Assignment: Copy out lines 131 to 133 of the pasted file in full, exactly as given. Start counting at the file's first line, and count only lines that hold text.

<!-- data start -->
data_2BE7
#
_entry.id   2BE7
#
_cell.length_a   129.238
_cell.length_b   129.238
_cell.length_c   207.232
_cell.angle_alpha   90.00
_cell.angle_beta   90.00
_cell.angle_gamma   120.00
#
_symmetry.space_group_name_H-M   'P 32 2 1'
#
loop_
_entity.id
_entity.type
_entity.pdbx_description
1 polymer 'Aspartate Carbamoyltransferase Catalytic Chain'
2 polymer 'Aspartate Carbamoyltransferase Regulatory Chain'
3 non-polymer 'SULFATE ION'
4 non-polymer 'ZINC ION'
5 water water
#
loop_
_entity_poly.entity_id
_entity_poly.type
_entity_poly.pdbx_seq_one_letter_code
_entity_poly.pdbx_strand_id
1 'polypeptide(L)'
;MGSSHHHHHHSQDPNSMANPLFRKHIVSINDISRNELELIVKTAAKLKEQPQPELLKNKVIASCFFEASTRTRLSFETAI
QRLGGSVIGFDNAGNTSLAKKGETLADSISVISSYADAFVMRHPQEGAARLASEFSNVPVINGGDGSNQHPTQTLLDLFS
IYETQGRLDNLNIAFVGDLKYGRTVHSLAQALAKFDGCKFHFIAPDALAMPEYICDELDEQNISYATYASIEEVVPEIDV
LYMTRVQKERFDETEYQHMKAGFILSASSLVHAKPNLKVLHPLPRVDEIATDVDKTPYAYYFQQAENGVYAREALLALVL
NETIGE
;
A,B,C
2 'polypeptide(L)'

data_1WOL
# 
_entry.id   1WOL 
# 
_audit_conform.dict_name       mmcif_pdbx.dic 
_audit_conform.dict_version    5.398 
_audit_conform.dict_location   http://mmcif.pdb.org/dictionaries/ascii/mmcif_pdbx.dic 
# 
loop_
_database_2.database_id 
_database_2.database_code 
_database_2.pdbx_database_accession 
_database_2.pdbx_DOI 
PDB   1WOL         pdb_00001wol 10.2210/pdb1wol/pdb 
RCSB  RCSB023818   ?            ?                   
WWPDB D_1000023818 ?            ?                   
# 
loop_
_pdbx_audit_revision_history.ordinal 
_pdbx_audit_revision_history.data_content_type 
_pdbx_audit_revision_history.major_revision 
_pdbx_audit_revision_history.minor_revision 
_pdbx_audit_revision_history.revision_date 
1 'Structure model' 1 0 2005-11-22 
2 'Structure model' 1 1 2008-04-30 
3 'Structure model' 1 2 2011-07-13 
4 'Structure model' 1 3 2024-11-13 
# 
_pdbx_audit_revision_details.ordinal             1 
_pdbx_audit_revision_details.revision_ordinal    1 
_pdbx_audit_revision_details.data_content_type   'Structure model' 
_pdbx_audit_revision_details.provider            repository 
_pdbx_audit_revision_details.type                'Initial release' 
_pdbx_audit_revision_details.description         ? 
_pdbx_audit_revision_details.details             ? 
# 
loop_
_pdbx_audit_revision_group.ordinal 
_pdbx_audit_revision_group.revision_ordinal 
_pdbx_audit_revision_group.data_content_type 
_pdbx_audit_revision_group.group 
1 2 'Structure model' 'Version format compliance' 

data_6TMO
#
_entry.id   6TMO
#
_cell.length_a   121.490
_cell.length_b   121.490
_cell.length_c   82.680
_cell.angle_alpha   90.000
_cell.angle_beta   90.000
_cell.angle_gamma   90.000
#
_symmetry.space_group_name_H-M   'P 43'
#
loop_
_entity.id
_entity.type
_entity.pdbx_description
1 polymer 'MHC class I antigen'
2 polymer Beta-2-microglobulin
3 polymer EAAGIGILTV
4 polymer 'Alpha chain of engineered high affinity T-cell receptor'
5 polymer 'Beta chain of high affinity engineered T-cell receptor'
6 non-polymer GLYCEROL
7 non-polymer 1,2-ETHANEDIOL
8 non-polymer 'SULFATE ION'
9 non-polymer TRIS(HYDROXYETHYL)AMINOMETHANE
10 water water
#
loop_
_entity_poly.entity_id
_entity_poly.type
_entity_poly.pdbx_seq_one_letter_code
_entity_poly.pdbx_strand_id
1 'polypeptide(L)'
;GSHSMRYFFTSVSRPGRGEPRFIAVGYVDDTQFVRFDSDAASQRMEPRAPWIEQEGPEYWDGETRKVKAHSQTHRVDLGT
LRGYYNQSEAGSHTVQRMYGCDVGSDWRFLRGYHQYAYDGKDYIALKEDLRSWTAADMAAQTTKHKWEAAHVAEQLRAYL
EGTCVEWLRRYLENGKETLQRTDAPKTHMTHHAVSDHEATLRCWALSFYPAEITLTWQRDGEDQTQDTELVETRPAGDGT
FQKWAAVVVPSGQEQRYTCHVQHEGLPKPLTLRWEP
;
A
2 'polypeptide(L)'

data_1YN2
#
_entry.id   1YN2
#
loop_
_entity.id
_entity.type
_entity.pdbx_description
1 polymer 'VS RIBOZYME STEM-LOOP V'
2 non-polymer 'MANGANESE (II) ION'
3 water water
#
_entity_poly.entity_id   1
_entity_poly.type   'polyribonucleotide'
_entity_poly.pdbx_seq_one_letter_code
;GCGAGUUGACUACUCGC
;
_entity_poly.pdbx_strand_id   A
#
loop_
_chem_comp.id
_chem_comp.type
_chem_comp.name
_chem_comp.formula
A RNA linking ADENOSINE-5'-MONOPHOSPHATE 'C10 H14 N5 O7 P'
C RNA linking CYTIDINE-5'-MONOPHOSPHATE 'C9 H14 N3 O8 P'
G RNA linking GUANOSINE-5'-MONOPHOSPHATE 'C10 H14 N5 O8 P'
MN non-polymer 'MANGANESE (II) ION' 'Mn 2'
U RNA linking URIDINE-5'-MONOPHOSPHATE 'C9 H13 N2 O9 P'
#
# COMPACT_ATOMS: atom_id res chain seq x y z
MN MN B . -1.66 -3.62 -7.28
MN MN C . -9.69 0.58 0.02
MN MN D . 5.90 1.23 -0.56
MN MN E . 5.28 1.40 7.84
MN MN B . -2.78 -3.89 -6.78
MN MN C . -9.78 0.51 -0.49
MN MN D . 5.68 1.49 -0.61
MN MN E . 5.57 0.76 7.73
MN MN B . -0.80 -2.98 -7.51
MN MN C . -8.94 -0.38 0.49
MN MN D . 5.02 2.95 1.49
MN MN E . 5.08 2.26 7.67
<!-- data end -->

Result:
3 water water
#
_entity_poly.entity_id   1